Julie Summey

Julie Summey was one of three finalists in the American Public Health Association’s student research competition.
Image Credit: Julie Summey

Julie Summey, doctoral student in the Clemson’s public health sciences department, was recently chosen as one of three finalists in the American Public Health Association’s student research competition. She presented her research at the association’s 2016 annual meeting in Denver, Colorado for the section entitled “Present and Future Statistics in Public Health.”

Summey’s study was part of a large funded project to investigate health and health care for the uninsured population in South Carolina. Her research explores the relationship between emergency department visits and the long-term uninsured. Summey describes her experience presenting at the conference among nearly 14,000 participants as simultaneously intimidating and inspiring.

“There were so many qualified people there from great institutions such as Johns Hopkins and Berkley,” Summey said. “Everyone was so excited about their own research, and it was inspiring to see how invested they were in their work! It made me appreciate their research and gave me fresh ideas about my own.”

Before conducting the statistical analysis, Summey had anticipated the positive relationship between emergency department visits and the chronically uninsured. Her reasoning was that uninsured individuals have no access to primary health care and subsequently delay treatment until they are forced to resort to the emergency department.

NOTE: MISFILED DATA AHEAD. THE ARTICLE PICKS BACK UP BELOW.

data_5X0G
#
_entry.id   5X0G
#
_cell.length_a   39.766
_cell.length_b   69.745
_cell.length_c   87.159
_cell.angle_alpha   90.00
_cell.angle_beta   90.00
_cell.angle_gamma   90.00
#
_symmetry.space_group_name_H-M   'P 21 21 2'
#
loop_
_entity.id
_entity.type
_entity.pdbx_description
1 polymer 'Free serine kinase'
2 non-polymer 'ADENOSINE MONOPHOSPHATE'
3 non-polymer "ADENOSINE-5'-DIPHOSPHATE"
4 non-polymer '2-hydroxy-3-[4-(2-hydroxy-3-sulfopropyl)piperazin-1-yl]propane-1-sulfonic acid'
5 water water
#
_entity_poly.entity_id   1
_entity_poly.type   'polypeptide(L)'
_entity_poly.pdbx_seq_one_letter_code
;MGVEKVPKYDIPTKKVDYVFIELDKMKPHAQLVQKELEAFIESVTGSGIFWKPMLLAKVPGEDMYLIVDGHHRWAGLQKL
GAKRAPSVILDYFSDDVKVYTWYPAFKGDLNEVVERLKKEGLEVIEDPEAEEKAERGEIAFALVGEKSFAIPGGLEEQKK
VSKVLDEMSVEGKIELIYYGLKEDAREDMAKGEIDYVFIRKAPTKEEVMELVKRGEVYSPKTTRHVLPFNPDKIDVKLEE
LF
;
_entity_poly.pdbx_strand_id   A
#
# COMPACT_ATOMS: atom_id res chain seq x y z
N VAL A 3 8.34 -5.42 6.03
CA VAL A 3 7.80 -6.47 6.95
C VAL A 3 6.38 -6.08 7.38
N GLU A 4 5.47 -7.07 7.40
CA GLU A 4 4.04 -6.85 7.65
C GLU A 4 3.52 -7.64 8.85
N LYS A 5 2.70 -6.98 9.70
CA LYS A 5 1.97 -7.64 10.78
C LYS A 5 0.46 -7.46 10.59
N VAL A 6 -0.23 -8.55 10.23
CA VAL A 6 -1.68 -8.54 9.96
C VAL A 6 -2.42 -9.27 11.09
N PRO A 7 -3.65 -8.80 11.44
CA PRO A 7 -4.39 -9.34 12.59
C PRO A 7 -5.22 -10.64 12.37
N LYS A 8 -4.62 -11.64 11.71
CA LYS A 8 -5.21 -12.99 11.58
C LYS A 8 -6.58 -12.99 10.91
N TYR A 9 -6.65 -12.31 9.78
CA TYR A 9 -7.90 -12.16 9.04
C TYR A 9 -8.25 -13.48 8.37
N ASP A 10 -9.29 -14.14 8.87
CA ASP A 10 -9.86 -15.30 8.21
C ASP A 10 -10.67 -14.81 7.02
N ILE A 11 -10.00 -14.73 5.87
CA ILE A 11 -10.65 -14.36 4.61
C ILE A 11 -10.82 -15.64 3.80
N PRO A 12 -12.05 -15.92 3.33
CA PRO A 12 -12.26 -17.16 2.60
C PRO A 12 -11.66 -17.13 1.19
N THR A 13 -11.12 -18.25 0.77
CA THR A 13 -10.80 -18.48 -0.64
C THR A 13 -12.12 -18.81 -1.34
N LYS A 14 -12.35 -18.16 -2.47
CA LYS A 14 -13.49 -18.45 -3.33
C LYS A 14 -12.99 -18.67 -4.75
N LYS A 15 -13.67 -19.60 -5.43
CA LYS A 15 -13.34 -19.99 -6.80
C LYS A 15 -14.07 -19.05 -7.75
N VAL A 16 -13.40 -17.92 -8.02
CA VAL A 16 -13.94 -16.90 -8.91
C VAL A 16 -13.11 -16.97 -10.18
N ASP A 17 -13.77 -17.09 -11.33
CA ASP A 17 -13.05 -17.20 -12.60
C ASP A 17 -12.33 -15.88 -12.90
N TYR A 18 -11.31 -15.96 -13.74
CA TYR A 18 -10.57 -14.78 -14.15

However, she was surprised to learn the most frequent emergency visits were for diseases of the mouth, acute bronchitis and other respiratory infections. According to Summey, this study is the first to examine such a relationship. It helps to make the statistics involving the long-term uninsured relevant, suggesting that regular and preventative health care services for the uninsured could reduce the unnecessary use of emergency department resources.

Dr. Khoa Truong, associate professor in Clemson’s public health science department, served as Summey’s mentor throughout the research process. He is excited that this competition allowed Julie to receive the recognition she deserved for her hard work.

“Julie was very involved early on and took a leading role in this study,” Truong said. “The scope of work was quite significant and the honor she received speaks volume to her contribution and talent. I have every reason to believe that Julie will be more successful with her research and make her name known throughout the public health community and make Clemson proud of her achievements.”

As a member of Clemson’s applied health research and evaluation program, Summey is working to conduct applied research that improves the effectiveness and efficiency of public and private health over a wide variety of health delivery systems. She said she feels nothing but appreciation for this small but rising field at Clemson.

The American Public Health Association advocates the health of all people and all communities by speaking out for public health issues and policies backed by science since 1872. Its goal is to improve public health and achieve equity in health status while creating the healthiest nation in one generation. It is known to be the only organization that influences federal policy and brings together members from all fields of public health.